He may be best known for guiding Kim Kardashian, Kristi Yamaguchi, Bristol Palin and other celebrities across the ballroom.
But recently Mark Ballas of ''Dancing With the Stars'' has stepped beyond the dance floor, sharing his songs and experiences with students across the country.
Mark Ballas of ‘‘Dancing with the Stars,’’ right, demonstrates a dance move with 14-year-old Alana Chester, an eighth grader at Howland Middle School, during a special assembly at the school on Wednesday. Ballas said his intent was to lift the spirits of students.
Photo by Virginia Shank
Ballas, who acts as a spokesperson for the American Foundation for Suicide Prevention, said he had originally intended to talk to students at Howland Middle School about the reality of suicide on Wednesday.
''But I just didn't want to go there after all," he explained. Instead he felt it was better to "lift the kids up rather than bring them down.''
Ballas, along with bandmates Chris Frampton, on guitar, and Harry Sullivan, on percussion, both of London, England, performed songs for some 750 students, in grades 6 through 8, at the middle school during a special assembly arranged by Ana Chester, owner of All About Ballroom Dance Studio in Niles.
Chester, whose daughter, Alana, 14, is an eighth-grader at Howland and nationally recognized dancer, explained the goal in bringing Ballas to Howland was to provide students with an uplifting experience. Chester became more familiar with Ballas when he and his mother, Shirley, a dance coach for the show, visited her dance studio, inspiring her to establish the Howland Ballroom Dance Club at the school this past fall.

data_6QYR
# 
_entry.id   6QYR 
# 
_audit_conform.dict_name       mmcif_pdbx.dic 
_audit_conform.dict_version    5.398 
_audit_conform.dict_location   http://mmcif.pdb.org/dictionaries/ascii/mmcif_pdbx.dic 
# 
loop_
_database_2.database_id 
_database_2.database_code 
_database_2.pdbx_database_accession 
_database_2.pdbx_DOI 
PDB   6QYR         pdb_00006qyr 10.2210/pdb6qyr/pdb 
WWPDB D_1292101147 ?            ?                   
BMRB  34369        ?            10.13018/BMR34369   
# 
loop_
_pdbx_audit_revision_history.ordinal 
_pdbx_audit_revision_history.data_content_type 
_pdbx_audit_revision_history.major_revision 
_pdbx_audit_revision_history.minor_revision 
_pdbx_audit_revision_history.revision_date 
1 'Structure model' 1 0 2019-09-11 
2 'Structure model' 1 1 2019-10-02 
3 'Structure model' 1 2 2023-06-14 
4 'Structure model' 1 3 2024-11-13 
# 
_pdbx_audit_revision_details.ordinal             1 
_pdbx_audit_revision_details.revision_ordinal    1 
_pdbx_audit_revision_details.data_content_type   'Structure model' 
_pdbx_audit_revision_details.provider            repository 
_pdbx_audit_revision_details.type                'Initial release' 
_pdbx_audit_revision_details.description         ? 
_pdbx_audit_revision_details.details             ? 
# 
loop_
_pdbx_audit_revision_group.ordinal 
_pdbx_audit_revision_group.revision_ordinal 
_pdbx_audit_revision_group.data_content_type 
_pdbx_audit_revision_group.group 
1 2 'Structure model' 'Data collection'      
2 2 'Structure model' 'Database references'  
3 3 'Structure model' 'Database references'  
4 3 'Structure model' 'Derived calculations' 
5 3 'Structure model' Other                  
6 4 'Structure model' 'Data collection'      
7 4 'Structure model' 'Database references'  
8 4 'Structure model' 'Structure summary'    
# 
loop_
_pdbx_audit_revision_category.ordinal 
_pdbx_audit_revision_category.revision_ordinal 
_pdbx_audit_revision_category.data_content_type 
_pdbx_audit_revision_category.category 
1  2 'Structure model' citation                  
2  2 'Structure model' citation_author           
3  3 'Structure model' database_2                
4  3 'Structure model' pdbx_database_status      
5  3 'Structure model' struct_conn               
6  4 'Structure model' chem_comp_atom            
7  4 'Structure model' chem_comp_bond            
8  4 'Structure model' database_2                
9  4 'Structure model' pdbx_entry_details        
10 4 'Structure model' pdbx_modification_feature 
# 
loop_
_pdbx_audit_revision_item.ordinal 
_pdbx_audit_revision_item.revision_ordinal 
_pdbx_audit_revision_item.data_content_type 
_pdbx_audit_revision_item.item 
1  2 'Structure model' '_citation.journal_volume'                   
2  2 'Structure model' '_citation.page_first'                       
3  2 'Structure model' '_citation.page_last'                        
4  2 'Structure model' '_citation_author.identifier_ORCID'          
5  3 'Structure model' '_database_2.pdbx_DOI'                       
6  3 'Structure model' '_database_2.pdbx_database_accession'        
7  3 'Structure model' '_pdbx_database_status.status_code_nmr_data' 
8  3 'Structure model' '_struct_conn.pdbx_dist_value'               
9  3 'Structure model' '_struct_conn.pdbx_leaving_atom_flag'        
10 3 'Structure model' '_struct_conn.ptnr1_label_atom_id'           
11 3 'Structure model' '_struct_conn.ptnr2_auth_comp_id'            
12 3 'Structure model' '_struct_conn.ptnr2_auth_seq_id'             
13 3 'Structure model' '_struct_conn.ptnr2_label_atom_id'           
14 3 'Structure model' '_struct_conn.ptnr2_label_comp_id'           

"Mark really has a lot to say to encourage and inspire young people," she said. "He has a lot of energy and is so positive. This was about inspiring kids and making an impact. I think he did that."
Along with demonstrating his dance skills briefly, Ballas, 24, of Los Angeles, played guitar and sang some of the songs from his first solo, full-length CD, "Hurt LoveBox." Ballas, who admits to having his "ups and downs," said he hopes to encourage young people across America and beyond "to live their lives to the fullest, to be happy with who they are" and accept themselves as they are.
His visit to Howland was one of several stops along his current tour to promote his new CD and raise suicide awareness.
Ballas lost an uncle to suicide about seven years ago. He said in the right circumstance he tries his best to discourage young people from choosing suicide as a way of dealing with their problems. Much of his focus is on raising awareness of depression. But once he started engaging the students at Howland, he decided it would better serve them to focus more on the positive.
"I really believe suicide stems from depression and negative energy," he said. "I like to be around upbeat people and positive energy. I think that's important and I think it's important to encourage kids to look for that, to want to be around that. I think it can really make a difference."
''For these kids it was about encouraging them to be who they are, pursuing their dreams. When you do that, you're less likely to fall into that place where you feel hopeless and think suicide is the only way out. I'm hoping kids can see how great it is just to have fun and enjoy their lives and who they are and that it's OK to try something new. Even if you fall down it's OK as long as you try."